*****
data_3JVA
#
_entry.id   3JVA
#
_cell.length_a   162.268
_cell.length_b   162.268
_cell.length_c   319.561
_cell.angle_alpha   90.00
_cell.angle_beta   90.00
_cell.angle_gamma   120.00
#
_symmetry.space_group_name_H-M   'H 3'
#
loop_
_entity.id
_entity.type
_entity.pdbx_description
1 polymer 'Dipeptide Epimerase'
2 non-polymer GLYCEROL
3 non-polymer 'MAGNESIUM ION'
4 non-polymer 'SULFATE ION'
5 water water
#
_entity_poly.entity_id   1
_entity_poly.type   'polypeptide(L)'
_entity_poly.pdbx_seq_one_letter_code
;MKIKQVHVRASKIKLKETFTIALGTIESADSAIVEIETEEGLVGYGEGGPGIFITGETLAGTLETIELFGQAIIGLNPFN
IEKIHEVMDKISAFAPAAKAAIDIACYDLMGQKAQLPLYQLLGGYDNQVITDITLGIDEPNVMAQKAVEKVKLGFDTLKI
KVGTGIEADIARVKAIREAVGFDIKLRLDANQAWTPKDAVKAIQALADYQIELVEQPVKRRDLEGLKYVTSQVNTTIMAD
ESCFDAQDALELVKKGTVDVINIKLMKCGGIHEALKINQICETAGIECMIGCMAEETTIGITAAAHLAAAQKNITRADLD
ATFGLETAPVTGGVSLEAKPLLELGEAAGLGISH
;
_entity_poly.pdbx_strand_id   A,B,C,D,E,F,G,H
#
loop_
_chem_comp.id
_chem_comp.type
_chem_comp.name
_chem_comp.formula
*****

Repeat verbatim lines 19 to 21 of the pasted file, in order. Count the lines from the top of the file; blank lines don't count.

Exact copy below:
2 non-polymer GLYCEROL
3 non-polymer 'MAGNESIUM ION'
4 non-polymer 'SULFATE ION'